Constitution allows multiple-question referendum, says DP Ruto

Deputy President William Ruto. [File, Standard]

Deputy President William Ruto has said the Constitution has the provision for fielding multiple questions in a referendum contrary to the arguments of the campaigners of law changes.

Speaking during a church service at Jesus Is Alive Ministries, Nairobi, where he was hosted by Bishop Margaret Wanjiru; the DP continued his push for a non-contested referendum saying No and Yes campaign will divide the country.

“Our law, the Elections Act proposes that on issues like on the BBI case, we should have a multiple-question referendum. They should not be afraid of what the people will choose because this is their country and this is their Constitution,” he said, during the Sunday morning fundraiser event.

Ruto said the Constitution empowers the citizens to be heard in matters of democracy. And, therefore, it is only prudent that they be allowed to make varied choices on the proposed changes in the Constitution of Kenya Amendment Bill 2020.

He accused the leaders pushing for a wholesome vote on the Bill based on Yes or No of trying to shortchange Kenyans, saying such a route would lead to the passage of controversial proposals.

“The laws of Kenya demand that we give people the opportunity. We are not interested in a contest, but doing the right thing in our constitution. Stop pushing people into camps of Yes and No because we are not interested in camps,” Ruto said.

On Saturday, the DP attended the burial of the late Matungu MP Justus Murunga where BBI politics took centre stage.

While addressing mourners in Matungu, the DP lashed at the proposal to increase the nomination seats for women to bridge the two-thirds gender rule gap.

And today, he picked from where he left, insisting that such a move will not promote the spirit of democracy because it will discourage women from going for elective positions.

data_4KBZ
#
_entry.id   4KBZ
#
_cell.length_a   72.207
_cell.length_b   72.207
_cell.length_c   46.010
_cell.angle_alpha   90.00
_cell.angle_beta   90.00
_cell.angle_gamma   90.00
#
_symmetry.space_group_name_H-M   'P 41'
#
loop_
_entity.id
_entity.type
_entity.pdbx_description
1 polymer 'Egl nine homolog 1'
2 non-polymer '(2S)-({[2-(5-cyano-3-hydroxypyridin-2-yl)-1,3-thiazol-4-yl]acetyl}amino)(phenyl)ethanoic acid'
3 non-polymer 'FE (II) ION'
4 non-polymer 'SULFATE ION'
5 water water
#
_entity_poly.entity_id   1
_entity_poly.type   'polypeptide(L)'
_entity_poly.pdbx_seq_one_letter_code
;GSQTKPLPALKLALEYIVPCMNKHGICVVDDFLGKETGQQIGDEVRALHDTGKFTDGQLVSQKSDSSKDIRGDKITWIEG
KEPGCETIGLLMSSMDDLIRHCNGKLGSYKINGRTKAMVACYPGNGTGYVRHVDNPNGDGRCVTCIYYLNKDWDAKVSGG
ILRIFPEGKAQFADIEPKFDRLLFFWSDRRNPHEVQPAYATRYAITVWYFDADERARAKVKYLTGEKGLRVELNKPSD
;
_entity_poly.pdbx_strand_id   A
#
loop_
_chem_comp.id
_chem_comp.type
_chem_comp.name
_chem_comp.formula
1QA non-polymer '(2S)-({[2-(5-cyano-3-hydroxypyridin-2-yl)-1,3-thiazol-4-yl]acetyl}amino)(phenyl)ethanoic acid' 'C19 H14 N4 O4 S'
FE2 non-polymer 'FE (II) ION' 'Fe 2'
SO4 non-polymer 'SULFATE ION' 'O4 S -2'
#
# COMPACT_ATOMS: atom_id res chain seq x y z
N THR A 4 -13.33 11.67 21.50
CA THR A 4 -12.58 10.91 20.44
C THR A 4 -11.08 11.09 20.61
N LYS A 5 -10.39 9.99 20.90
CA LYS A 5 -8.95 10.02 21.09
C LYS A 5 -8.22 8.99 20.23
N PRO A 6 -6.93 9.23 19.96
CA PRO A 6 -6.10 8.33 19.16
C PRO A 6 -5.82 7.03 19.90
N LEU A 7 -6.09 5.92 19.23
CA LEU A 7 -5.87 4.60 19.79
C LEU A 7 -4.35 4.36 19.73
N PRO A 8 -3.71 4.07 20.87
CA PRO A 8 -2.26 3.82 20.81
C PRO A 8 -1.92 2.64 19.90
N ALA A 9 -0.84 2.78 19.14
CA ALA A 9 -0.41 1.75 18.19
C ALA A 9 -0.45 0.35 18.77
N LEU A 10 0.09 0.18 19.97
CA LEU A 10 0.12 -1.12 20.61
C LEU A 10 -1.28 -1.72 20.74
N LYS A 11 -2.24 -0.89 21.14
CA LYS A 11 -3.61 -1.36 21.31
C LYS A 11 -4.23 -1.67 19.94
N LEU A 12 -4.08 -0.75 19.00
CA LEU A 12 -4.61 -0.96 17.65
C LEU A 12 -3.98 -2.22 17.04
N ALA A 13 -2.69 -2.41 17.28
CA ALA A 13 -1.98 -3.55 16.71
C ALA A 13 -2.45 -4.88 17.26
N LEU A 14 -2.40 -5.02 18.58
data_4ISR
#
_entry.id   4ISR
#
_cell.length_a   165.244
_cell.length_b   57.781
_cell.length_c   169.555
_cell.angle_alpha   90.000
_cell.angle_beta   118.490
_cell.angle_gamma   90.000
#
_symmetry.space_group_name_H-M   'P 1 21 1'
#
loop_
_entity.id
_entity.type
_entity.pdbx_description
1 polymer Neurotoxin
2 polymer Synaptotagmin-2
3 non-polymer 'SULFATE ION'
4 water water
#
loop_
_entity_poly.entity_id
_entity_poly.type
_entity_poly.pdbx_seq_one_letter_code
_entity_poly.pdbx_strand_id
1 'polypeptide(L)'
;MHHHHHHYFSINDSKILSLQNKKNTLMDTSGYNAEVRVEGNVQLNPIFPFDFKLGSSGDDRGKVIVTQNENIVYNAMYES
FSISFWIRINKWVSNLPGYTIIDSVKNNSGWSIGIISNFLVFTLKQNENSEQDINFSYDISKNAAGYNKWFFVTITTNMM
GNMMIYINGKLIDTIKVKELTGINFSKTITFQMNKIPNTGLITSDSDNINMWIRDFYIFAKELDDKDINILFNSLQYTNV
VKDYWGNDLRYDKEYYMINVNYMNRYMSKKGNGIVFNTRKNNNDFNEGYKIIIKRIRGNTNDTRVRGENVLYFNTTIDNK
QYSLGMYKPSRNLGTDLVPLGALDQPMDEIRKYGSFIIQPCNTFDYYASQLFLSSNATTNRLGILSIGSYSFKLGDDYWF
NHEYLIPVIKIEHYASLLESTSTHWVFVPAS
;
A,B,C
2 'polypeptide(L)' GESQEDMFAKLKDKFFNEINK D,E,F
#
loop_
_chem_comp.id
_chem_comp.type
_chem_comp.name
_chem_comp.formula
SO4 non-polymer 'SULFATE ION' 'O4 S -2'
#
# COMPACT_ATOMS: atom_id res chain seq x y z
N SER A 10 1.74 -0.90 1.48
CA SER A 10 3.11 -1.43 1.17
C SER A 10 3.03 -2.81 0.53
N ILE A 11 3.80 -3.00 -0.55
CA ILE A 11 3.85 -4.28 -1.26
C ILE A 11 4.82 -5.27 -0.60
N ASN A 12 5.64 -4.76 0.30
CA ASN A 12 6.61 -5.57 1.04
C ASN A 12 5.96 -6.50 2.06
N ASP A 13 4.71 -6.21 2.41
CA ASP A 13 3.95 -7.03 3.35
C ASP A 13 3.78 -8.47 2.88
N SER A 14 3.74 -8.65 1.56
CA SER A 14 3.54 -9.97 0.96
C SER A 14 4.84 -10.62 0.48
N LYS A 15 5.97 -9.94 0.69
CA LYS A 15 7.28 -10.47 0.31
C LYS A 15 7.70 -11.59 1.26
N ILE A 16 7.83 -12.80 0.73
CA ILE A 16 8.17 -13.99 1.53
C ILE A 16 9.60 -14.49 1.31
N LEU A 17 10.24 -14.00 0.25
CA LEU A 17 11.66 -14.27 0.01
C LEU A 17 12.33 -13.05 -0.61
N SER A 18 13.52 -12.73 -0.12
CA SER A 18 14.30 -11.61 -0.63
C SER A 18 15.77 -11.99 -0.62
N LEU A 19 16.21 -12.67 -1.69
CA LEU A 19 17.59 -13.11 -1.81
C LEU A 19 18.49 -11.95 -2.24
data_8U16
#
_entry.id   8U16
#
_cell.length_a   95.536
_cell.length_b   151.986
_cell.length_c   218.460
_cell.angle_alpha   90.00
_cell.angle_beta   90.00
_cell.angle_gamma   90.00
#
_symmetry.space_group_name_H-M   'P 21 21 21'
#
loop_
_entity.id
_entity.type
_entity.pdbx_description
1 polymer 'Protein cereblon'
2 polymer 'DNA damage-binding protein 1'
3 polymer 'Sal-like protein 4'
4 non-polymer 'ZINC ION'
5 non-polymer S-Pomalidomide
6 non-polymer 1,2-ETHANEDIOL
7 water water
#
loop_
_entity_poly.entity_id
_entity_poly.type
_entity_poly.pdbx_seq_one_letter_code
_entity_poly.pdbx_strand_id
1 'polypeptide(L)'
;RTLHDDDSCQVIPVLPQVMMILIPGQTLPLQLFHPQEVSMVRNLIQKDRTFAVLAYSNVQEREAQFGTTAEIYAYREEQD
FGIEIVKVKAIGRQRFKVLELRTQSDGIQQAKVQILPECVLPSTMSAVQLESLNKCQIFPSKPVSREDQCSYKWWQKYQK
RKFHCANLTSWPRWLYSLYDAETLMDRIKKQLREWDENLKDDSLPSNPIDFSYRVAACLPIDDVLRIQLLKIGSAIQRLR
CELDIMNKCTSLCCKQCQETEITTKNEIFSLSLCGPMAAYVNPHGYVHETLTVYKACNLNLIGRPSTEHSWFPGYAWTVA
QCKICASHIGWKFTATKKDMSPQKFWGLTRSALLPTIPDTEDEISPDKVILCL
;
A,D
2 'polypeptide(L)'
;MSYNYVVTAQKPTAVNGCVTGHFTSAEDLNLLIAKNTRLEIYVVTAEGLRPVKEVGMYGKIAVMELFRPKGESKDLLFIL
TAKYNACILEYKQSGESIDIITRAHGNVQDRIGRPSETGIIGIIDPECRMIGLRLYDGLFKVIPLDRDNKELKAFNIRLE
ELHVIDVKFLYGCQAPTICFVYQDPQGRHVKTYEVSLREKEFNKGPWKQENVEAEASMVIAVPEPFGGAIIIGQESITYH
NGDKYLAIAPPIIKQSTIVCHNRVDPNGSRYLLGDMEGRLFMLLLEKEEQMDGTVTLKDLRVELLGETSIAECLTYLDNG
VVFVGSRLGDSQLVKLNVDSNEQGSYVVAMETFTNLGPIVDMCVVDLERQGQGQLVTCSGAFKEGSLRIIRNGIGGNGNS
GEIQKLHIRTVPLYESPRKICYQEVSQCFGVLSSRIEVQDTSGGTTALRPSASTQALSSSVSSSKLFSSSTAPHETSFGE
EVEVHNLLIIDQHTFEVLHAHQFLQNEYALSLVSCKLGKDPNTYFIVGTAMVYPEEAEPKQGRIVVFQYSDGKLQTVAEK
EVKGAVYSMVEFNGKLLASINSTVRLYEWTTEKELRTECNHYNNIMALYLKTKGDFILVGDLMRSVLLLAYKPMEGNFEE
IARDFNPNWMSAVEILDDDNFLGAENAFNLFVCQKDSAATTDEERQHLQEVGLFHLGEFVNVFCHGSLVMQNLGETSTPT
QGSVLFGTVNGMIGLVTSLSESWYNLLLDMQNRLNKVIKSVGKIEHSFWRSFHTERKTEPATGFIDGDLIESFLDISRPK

“Why do we want to nominate over 100 women who are our friends as political leaders?” he posed. He went on to add that Kenyans need to be accorded the opportunity to elect women leaders they deem fit for duty.

The DP’s utterances were supported by South Mugirango MP Silvanus Osoro who argued that the constitution allows for the framing of multiple-choice questions in a referendum.

The legislator advanced the argument that this bill is about amending an existing constitution, which therefore cannot be treated as a 2010 plebiscite which involved switching from old to the new constitution.

“We want to remind them, that the 2010 Constitution was a Yes or No on the old and new Constitution but here, we are amending the Constitution,” said Osoro.

Bishop Margaret Wanjiru, who is the former Starehe MP, claimed that there were question marks on the recently announced 5.2 signatures that the BBI secretariat said had been gathered from the electorate.

Wanjiru specifically expressed doubt over 506,048 signatures that the team said had been gathered in Nairobi. She claimed that the BBI was not popular in the capital and there was no way that figure was possible.

The DP and his allies attended a fundraiser event for the building of Glory twin towers by Bishop Wanjiru’s church.

No turning back

Addressing the press on Friday, where he received 5.2 million signatures, ODM leader Raila Odinga dampened hopes of those fronting for consensus saying a non-contested plebiscite is a mere imagination.

“I am not aware of a referendum that has no opposing sides. There is nothing like a non-contested referendum. Referendum by its nature must have those opposing it and those supporting it,” he said.

The ODM boss expressed confidence in the process saying the number of signatures depicted massive endorsements of proposed law changes by Kenyans.

“We have over five million signatures in support of the Bill and more are still coming. Five million signatures in slightly over a week signal a strong seal of approval of the process, the necessity of it all, the final document and expected end result,” Raila said, as he promised that the signatures and the bill would be forwarded to the Independent Electoral and Boundaries Commission (IEBC) within a week.

Should IEBC endorse the signatures, the bill will head to the counties and if backed by a minimum of 24 county assemblies, it will go to Senate and National Assembly before voting.